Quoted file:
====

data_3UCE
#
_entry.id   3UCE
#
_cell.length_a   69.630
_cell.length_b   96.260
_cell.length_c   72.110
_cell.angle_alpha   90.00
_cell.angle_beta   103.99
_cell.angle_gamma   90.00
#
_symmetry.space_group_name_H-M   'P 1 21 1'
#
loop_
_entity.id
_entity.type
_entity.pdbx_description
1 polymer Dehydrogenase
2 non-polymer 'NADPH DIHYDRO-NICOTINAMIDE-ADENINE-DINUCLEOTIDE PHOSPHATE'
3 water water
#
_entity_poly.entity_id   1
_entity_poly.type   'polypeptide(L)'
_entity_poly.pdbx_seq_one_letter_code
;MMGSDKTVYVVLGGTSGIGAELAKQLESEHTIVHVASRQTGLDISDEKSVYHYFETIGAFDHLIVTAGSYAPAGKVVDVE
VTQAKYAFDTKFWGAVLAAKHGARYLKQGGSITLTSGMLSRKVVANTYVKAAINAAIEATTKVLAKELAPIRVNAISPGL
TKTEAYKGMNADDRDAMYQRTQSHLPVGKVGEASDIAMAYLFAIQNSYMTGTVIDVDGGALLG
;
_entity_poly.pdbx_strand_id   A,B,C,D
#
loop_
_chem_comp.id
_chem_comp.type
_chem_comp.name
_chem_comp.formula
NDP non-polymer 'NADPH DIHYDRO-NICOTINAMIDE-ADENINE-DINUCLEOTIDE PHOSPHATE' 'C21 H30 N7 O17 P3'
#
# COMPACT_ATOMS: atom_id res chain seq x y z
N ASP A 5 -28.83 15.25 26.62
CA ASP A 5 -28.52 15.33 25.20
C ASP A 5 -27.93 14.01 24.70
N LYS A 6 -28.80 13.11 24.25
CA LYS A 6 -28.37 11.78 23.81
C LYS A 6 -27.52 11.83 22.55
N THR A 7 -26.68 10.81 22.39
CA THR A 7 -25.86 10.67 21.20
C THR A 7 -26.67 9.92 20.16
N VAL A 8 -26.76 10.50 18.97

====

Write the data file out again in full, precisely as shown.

data_3UCE
#
_entry.id   3UCE
#
_cell.length_a   69.630
_cell.length_b   96.260
_cell.length_c   72.110
_cell.angle_alpha   90.00
_cell.angle_beta   103.99
_cell.angle_gamma   90.00
#
_symmetry.space_group_name_H-M   'P 1 21 1'
#
loop_
_entity.id
_entity.type
_entity.pdbx_description
1 polymer Dehydrogenase
2 non-polymer 'NADPH DIHYDRO-NICOTINAMIDE-ADENINE-DINUCLEOTIDE PHOSPHATE'
3 water water
#
_entity_poly.entity_id   1
_entity_poly.type   'polypeptide(L)'
_entity_poly.pdbx_seq_one_letter_code
;MMGSDKTVYVVLGGTSGIGAELAKQLESEHTIVHVASRQTGLDISDEKSVYHYFETIGAFDHLIVTAGSYAPAGKVVDVE
VTQAKYAFDTKFWGAVLAAKHGARYLKQGGSITLTSGMLSRKVVANTYVKAAINAAIEATTKVLAKELAPIRVNAISPGL
TKTEAYKGMNADDRDAMYQRTQSHLPVGKVGEASDIAMAYLFAIQNSYMTGTVIDVDGGALLG
;
_entity_poly.pdbx_strand_id   A,B,C,D
#
loop_
_chem_comp.id
_chem_comp.type
_chem_comp.name
_chem_comp.formula
NDP non-polymer 'NADPH DIHYDRO-NICOTINAMIDE-ADENINE-DINUCLEOTIDE PHOSPHATE' 'C21 H30 N7 O17 P3'
#
# COMPACT_ATOMS: atom_id res chain seq x y z
N ASP A 5 -28.83 15.25 26.62
CA ASP A 5 -28.52 15.33 25.20
C ASP A 5 -27.93 14.01 24.70
N LYS A 6 -28.80 13.11 24.25
CA LYS A 6 -28.37 11.78 23.81
C LYS A 6 -27.52 11.83 22.55
N THR A 7 -26.68 10.81 22.39
CA THR A 7 -25.86 10.67 21.20
C THR A 7 -26.67 9.92 20.16
N VAL A 8 -26.76 10.50 18.97